The survey showed new business shrinking for the eighteenth straight month in April, though the rate of decline eased for the second month running, while expectations of business in a year’s time rose to an eight-month high. As elsewhere, while optimism is rising Markit did point to record job losses as a likely on consumer spending looking ahead, making hopes of a swift recovery extremely premature. The employment sub-index fell to 44.0 from 44.6, as firms cut jobs at a survey record rate in response to the ongoing loss of business. The survey is thus consistent with other recent indicators that have pointed to an economy still mired in the deep recession that began in spring of last year, but with some grounds for thinking that the lowest point may now have been passed.
Deflationary pressure remained evident with service firms cutting their prices for the seventh month running and at the fastest rate in the survey’s history in response to weak demand, while input prices showed no monthly increase for the first time since the survey began. The Italian government slashed its economic forecasts last week, and now project gross domestic product to fall by 4.2 percent this year following last year’s 1.0 percent decline. The International Monetary Fund is more pessimistic, forecasting a 4.4 percent fall this year and a further drop of 0.4 percent in 2010. Italy thus now possibly faces three years of economic contraction one after the other although previously the country had not posted two consecutive years of falling GDP in its entire post-war history.
Business and Consumer Confidence Rebound Slightly
Italian consumer confidence rebounded slightly in April and reached its highest level since December 2007 as the lure of slowing inflation seemed to offset concerns about rising unemployment. The Isae Instituteâ€™s consumer confidence index rose to 104.9 from 99.8 in March.
Italian business confidence also rose as companies saw signs of an increase in orders of goods and services following the sighting of green sprouts everywhere except under our noses. The Isae Instituteâ€™s business confidence index climbed to 64.2 from a revised 60.9 in March.
Industrial output simply declined and declines, and fell in March for an 11th consecutive month. Output dropped a seasonally adjusted 4.6 percent from February, when it fell a revised 4.6 percent, according to data from the national statistics office. From a year earlier, adjusted production fell 23.8 percent. Fiat has laid off about half of its 78,000 national workforce in using temporary state-subsidized programs. Sales of their cars fell 16 percent in Italy in the first quarter, according to data from the trade association ANFIA.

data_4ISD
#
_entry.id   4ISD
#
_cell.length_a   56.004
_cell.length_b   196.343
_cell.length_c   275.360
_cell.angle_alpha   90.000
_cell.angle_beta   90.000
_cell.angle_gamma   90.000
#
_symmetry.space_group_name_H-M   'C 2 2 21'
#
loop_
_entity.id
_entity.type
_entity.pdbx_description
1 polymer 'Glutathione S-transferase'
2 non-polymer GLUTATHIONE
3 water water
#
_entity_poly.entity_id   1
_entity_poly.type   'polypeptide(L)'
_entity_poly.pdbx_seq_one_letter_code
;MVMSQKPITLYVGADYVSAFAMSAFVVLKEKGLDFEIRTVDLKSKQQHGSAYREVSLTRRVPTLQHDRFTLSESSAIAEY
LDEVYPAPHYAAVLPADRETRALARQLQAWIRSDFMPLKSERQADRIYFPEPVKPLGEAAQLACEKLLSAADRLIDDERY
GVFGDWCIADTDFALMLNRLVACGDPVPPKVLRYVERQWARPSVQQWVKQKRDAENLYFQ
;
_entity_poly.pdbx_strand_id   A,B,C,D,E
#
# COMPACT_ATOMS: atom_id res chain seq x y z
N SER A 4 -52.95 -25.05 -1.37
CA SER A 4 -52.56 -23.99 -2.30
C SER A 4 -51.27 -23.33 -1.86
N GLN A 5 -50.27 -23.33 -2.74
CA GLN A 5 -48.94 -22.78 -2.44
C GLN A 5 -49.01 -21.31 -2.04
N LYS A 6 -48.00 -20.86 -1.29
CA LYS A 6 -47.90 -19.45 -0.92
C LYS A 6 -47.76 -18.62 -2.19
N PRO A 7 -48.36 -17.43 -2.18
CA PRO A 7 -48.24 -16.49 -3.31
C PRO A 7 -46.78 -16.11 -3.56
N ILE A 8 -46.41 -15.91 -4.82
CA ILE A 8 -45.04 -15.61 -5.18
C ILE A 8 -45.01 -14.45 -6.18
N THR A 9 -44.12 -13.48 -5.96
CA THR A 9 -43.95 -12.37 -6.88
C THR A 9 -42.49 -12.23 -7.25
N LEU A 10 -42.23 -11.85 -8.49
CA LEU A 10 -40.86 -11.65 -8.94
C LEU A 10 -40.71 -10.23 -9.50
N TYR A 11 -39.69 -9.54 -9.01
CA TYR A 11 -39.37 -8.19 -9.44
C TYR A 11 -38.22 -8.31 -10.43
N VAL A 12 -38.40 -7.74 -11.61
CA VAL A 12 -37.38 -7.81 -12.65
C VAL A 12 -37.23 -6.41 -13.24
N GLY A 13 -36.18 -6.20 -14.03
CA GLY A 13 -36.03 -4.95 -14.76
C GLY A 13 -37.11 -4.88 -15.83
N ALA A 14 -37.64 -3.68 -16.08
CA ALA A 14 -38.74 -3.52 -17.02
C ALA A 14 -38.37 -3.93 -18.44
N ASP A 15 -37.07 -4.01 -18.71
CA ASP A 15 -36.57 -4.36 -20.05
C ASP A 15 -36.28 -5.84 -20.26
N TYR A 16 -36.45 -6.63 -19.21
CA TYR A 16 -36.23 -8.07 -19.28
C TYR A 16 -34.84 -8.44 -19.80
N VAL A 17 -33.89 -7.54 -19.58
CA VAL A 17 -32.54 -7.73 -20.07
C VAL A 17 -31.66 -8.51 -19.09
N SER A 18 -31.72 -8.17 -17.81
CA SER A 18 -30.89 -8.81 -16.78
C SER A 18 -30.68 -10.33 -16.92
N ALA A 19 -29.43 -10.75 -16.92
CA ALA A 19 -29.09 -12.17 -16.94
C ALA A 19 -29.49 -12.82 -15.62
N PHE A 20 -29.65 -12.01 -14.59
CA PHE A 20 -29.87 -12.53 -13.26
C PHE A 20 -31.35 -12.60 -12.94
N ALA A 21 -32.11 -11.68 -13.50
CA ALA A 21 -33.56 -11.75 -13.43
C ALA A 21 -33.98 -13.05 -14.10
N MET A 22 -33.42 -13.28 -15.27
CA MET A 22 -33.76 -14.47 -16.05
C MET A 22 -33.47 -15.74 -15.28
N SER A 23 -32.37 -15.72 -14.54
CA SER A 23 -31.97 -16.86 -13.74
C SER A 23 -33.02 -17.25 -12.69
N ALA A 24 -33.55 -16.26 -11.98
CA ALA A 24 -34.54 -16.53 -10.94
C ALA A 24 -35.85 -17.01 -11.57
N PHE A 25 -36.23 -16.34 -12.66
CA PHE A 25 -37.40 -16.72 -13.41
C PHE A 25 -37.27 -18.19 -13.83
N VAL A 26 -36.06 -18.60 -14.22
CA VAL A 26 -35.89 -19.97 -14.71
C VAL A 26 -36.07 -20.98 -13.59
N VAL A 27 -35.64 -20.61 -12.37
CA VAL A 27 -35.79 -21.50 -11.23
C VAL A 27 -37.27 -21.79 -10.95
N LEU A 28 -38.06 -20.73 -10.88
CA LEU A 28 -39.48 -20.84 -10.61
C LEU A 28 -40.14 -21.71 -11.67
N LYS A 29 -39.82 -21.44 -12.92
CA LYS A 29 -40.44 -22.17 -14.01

Italy’s trade deficit increased dramatically to 837 million euros in February, almost double the 449 million euros recorded in the same month in 2008. Istat said a fall in demand was recorded in all sectors, but the automobile sector was particularly hard hit with a fall in exports of 46 percent. Trade in the chemical sector was down 29.5 percent, electrical goods were down 27.3 percent and exports of other manufactured goods fell by 22.7 percent.
Imports were down by 25.3 percent at 24.3 billion euros while exports were down by 23.7 percent at 23.5 billion euros. The results, however, were slightly better than in January, when imports were 23.4 billion euros and exports 19.8 billion euros. This was effectively the worst decline in exports since these statistics were first compiled by ISTAT in 1993.
No End To The Recession In Sight
Italy effectively entered recession in third quarter of 2008, and the economy now looks bound to shrink the most in more than half a century this year. The International Monetary Fund forecast on April 22 that the jobless rate will reach 8.9 percent this year and 10.5 percent in 2010. At the same time, Italian inflation has been slowing and hit a record low of 1.1 % in March, so if the contraction continues the deflation threat is real and present.
According to the latest EU Commission forecast Italyâ€™s gross domestic product will fall this year by 4.4 percent, more than twice the 2 percent it predicted three months ago. This is bound to have a substantial impact on government debt, and the Italian government already accepts that the budget deficit will rise this year and breach the European Union limit of 3 percent of GDP. Government spending climbed 21 percent in the first quarter from a year earlier, while revenue fell 4.8 percent, the Bank of Italy said on May 13. The EU Commission forecast a deficit of 4.5% of GDP this year and 4.8% in 2010. As a result gross government debt is projected to climb from 105.8% of GDP in 2008 to 113% in 2009 and 116.1% in 2010. A grim picture, and no easy solutions.